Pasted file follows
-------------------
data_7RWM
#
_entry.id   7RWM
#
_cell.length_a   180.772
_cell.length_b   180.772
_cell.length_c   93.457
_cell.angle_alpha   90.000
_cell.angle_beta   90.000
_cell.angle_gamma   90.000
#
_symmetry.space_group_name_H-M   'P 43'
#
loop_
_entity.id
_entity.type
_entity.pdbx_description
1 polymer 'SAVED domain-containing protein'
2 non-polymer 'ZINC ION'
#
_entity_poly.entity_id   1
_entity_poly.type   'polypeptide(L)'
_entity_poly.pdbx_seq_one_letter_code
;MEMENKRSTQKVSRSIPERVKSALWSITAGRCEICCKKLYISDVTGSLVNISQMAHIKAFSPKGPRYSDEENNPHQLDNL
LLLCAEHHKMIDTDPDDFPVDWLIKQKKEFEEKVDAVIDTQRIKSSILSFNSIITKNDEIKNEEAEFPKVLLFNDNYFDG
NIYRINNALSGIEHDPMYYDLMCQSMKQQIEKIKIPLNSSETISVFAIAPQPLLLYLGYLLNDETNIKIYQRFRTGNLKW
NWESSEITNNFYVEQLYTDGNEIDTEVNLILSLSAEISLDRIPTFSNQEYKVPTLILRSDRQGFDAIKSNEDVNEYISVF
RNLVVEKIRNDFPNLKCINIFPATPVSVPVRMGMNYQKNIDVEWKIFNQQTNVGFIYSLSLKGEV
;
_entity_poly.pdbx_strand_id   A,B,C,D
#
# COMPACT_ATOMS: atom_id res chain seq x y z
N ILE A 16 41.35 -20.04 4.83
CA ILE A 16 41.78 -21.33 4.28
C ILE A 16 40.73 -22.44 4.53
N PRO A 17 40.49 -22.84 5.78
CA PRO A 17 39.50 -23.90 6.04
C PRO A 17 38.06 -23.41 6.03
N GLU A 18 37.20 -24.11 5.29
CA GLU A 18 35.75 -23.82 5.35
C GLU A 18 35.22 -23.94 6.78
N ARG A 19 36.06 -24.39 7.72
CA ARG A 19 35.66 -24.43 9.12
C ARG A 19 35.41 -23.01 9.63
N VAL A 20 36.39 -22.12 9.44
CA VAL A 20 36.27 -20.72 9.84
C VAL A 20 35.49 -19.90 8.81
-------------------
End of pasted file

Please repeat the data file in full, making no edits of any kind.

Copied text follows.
data_7RWM
#
_entry.id   7RWM
#
_cell.length_a   180.772
_cell.length_b   180.772
_cell.length_c   93.457
_cell.angle_alpha   90.000
_cell.angle_beta   90.000
_cell.angle_gamma   90.000
#
_symmetry.space_group_name_H-M   'P 43'
#
loop_
_entity.id
_entity.type
_entity.pdbx_description
1 polymer 'SAVED domain-containing protein'
2 non-polymer 'ZINC ION'
#
_entity_poly.entity_id   1
_entity_poly.type   'polypeptide(L)'
_entity_poly.pdbx_seq_one_letter_code
;MEMENKRSTQKVSRSIPERVKSALWSITAGRCEICCKKLYISDVTGSLVNISQMAHIKAFSPKGPRYSDEENNPHQLDNL
LLLCAEHHKMIDTDPDDFPVDWLIKQKKEFEEKVDAVIDTQRIKSSILSFNSIITKNDEIKNEEAEFPKVLLFNDNYFDG
NIYRINNALSGIEHDPMYYDLMCQSMKQQIEKIKIPLNSSETISVFAIAPQPLLLYLGYLLNDETNIKIYQRFRTGNLKW
NWESSEITNNFYVEQLYTDGNEIDTEVNLILSLSAEISLDRIPTFSNQEYKVPTLILRSDRQGFDAIKSNEDVNEYISVF
RNLVVEKIRNDFPNLKCINIFPATPVSVPVRMGMNYQKNIDVEWKIFNQQTNVGFIYSLSLKGEV
;
_entity_poly.pdbx_strand_id   A,B,C,D
#
# COMPACT_ATOMS: atom_id res chain seq x y z
N ILE A 16 41.35 -20.04 4.83
CA ILE A 16 41.78 -21.33 4.28
C ILE A 16 40.73 -22.44 4.53
N PRO A 17 40.49 -22.84 5.78
CA PRO A 17 39.50 -23.90 6.04
C PRO A 17 38.06 -23.41 6.03
N GLU A 18 37.20 -24.11 5.29
CA GLU A 18 35.75 -23.82 5.35
C GLU A 18 35.22 -23.94 6.78
N ARG A 19 36.06 -24.39 7.72
CA ARG A 19 35.66 -24.43 9.12
C ARG A 19 35.41 -23.01 9.63
N VAL A 20 36.39 -22.12 9.44
CA VAL A 20 36.27 -20.72 9.84
C VAL A 20 35.49 -19.90 8.81